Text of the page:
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Otsukimi is an event to appreciate the moon in Japan called the Mid-Autumn harvest moon.

About Otsukimi (お月見)

Otsukimi is an event to appreciate the moon in Japan.
This day is also called “Chushu no Meigetsu” (Mid-Autumn harvest moon), “Jūgoya” (Full Moon Night), and “Imo Meigetsu.”

On Otsukimi Day, we make an offering of odango, rice cakes, Satoimo (taro), etc., and enjoy watching the moon.

The beginning of Otsukimi

The moon has been an object of appreciation since ancient times, but the famous mid-autumn harvest moon has a special meaning. The celebration has been held in China since the Tang Dynasty.

During the Heian period (794-1185), China introduced Otsukimi to Japan and spread among the aristocracy.
Otsukimi was said to be an event where aristocracy drank alcohol while looking at the moon and enjoyed poetry and wind music on the boat.
The aristocrats looked up to the sky to see the moon and loved the reflection of the moon on the river and the sake cups.

It is said that the people, in general, began to enjoy Otsukimi during the Edo period (1603-1868). It seems to have been a harvest festival rather than just looking at the moon like aristocracy.

At Otsukimi time, the rice is growing, and the harvest is about to begin. Otsukimi was also a day of gratitude and sharing the joy of successfully harvesting the crops.

Otsukimi’s Offerings

Mid-Autumn harvest moon is the 15th day of August in the lunar calendar, and there are many Waka (和歌) poems that have been read about the “moon,” such as “There are many moons to see every month, but the moon to see is the moon of this month.

It differs from region to region, but making an offering in Otsukimi is customary.
Each offering has its meaning. Here are some of them.

Susuki, Japanese silver grass

The Japanese silver grass was called the object of God’s dwelling. It is said that it was made as an offering to pray for a good harvest of rice, looking like an ear of rice. Although Japanese silver grass is known as the seven autumnal plants, other autumnal plants are also common as an alternative to Japanese silver grass for Otsukimi.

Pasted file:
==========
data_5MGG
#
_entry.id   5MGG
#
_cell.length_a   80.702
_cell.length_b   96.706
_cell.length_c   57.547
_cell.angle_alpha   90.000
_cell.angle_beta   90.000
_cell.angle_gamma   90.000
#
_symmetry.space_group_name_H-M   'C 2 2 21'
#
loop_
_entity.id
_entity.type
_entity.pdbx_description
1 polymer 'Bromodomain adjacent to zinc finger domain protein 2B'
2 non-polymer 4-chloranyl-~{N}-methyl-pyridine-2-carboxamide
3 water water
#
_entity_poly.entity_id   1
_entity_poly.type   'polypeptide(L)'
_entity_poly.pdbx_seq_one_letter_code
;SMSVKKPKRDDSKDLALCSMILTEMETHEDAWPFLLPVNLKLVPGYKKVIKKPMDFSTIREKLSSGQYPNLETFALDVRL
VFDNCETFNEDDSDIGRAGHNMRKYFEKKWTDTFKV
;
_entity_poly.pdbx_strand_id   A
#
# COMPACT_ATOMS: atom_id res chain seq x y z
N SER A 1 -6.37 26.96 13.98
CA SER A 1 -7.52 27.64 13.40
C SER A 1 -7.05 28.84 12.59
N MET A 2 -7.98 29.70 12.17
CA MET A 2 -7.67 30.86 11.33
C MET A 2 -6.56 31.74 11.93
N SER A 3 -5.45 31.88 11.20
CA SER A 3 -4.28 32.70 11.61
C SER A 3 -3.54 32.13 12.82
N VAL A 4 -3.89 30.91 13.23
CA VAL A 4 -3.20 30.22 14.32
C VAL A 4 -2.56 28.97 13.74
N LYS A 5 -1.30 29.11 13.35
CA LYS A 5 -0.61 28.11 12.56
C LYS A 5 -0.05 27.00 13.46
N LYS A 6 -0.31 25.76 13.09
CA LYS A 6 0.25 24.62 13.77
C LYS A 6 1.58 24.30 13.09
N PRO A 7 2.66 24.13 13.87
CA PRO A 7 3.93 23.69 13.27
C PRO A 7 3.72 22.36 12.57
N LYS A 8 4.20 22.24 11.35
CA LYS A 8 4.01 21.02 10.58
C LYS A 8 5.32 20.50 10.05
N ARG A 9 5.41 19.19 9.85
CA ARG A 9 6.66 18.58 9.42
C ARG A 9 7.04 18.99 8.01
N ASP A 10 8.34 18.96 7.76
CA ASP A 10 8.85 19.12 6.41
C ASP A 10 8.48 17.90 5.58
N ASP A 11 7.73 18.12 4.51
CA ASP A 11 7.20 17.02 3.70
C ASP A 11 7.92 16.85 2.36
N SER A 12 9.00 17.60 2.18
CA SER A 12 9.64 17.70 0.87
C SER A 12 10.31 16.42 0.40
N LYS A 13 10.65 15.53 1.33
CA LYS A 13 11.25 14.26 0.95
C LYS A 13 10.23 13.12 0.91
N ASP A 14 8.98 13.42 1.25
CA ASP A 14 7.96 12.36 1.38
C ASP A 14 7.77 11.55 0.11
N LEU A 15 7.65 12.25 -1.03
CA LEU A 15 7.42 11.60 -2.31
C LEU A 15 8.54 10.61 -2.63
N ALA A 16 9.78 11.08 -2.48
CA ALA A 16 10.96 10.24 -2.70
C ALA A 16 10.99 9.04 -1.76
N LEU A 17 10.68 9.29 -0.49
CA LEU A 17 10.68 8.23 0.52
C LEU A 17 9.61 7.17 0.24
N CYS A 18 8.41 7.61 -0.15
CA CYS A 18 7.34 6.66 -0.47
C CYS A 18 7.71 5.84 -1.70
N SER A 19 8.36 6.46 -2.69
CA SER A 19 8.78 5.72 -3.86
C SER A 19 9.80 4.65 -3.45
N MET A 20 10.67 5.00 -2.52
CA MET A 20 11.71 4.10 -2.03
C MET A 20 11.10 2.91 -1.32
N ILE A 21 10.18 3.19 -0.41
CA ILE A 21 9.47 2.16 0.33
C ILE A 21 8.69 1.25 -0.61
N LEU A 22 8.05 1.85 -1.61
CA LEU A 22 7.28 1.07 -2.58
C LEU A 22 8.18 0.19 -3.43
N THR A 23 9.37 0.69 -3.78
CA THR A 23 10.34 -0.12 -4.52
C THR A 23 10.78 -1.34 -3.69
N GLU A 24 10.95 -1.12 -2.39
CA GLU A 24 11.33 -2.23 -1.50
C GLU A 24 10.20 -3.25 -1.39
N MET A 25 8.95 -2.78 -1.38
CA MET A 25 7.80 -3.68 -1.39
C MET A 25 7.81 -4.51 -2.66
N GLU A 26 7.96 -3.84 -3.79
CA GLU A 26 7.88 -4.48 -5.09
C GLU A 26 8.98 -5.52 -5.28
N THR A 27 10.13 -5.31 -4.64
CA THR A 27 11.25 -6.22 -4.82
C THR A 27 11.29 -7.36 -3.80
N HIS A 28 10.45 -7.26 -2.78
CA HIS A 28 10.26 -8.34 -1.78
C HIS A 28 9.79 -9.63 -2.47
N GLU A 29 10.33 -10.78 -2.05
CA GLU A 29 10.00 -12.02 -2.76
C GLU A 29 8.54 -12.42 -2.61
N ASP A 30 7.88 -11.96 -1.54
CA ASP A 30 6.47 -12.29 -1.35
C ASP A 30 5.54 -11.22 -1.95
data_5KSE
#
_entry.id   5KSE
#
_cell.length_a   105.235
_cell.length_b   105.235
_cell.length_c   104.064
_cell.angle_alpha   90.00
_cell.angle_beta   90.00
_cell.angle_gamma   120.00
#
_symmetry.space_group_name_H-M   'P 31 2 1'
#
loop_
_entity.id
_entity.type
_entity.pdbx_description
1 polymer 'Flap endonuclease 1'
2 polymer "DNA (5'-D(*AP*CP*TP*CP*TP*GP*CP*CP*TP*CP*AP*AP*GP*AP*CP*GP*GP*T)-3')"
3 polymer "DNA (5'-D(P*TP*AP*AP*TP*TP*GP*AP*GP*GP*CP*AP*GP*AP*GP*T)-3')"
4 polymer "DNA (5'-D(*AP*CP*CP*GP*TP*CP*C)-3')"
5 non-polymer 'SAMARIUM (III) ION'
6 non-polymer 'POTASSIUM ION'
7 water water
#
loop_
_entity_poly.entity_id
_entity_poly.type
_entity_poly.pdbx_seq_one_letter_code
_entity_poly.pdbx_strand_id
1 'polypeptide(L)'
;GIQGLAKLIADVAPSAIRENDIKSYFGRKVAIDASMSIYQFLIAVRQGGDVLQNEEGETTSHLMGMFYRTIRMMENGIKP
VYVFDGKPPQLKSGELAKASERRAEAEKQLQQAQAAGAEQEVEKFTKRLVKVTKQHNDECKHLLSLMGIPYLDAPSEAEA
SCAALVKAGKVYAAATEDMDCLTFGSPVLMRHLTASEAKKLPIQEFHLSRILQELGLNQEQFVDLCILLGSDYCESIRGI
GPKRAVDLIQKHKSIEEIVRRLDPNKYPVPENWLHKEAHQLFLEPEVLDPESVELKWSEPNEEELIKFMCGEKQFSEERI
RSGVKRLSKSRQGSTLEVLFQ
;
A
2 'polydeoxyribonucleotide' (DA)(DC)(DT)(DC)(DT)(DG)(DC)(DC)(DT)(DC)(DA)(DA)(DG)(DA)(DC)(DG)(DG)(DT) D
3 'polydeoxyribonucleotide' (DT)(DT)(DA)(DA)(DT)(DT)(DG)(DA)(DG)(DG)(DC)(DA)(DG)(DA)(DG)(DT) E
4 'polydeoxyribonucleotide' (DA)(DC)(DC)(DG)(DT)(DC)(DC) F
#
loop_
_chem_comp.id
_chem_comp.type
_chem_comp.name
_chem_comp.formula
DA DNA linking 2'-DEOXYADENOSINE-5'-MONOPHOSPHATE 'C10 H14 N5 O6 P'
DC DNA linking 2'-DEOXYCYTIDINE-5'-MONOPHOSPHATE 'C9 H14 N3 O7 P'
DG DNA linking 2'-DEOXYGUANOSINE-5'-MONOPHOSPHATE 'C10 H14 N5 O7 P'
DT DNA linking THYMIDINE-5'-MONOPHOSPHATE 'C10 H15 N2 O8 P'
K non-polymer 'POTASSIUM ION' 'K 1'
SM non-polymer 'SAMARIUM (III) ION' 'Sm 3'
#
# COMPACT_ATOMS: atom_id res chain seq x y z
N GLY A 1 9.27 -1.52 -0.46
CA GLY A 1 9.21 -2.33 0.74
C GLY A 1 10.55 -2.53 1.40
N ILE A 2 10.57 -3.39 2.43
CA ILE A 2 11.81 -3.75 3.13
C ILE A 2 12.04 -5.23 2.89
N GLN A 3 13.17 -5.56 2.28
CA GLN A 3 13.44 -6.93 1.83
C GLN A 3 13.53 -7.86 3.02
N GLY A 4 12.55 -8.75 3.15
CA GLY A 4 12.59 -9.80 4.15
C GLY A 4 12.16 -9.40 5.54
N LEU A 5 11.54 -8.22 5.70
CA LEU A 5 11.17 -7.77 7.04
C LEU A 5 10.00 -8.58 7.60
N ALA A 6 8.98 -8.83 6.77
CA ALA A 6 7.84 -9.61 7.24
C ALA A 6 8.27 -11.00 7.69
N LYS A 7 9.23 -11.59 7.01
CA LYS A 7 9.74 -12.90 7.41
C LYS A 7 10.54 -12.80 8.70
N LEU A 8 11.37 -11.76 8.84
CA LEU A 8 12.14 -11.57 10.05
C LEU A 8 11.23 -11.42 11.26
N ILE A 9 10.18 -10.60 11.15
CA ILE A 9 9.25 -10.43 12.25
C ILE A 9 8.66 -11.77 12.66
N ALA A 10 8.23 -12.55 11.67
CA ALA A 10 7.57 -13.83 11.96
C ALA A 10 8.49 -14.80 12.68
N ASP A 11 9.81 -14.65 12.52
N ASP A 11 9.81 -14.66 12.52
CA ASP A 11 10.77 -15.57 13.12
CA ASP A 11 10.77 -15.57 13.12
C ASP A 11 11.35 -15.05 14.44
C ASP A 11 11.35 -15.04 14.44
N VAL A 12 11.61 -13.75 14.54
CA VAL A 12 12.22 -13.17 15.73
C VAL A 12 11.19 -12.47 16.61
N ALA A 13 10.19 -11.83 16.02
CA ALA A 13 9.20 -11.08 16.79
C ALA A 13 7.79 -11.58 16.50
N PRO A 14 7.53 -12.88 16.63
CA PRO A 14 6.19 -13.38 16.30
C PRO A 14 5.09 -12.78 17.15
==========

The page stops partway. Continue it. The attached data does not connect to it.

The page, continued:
Tsukimi dango (Tsukimi dumpling)

Tsukimi dango is a dumpling made from rice flour and is served with 15 dumplings, although some regions serve 12 dumplings, the number of the month.

Agricultural products

They offered freshly harvested crops such as Satoimo (taro), chestnuts, and beans and were thankful for a good harvest.
In particular, it is common to offer Satoimo, and the name “Imo Meigetsu” comes from the custom of offering Satoimo and doing Otsukimi.

Sanpo (三方)

Sanpo is a stand on which to place offerings. It consists of a tray and a body with round holes in three directions. The one with no holes in the body is in the front, and the one with seams in the tray is in the back, so you should place it so that the moon does not show the seams.

When will Otsukimi (the mid-autumn harvest moon) be in 2023?

The date of Otsukimi in 2023 is Fri, September 29, 2023.

Otsukimi is the 15th day of August in the lunar calendar.
However, there is a gap between the lunar calendar, which was based on the phases of the moon, and the current calendar, which is based on the movement of the sun. Therefore, according to the current calendar, Otsukimi arrives every year between mid-September and early October.
In some cases, Otsukimi-related events are fixed to September 15 every year due to the variety of events, but in reality, Otsukimi is defined as “the day when the full moon appears between September 7 and October 8” and changes every year.

Incidentally, Otsukimi Day in 2024 is Tue, September 17, 2024.

Let’s enjoy Otsukimi!

The basis of Otsukimi is to set up a moon-viewing platform to enjoy the moon. One way to enjoy Otsukimi is to set up a moon viewing platform on a veranda and decorate the Sanpo with offerings such as Tsukimi dango and Satoimo.
On this day, it’s nice to move the table to the window side and enjoy a meal while looking at the moon!

Moon spots in Japan

There are many moon spots in Japan. In this topic, we would like to introduce Matsushima and Katsurahama.

Matsushima (Miyagi Prefecture)

The building associated with Date Masamune was also called Tsukimi Goten and has long been known as a moonlight spot. Matsushima is also famous for the beginning of Matsuo Basho’s “Okuno Hosomichi”, “Matsushima no Tsuki mazu kokoro ni kakarite”.

Katsurahama (Kochi Prefecture)

The phrase “Moon spot is Katsurahama” is from the Tosa folk song “Yosakoi-Bushi,” which has been sung since the Edo period. In Katsurahama, the “Katsurahama Moon Festival” is held annually during the mid-autumn harvest moon.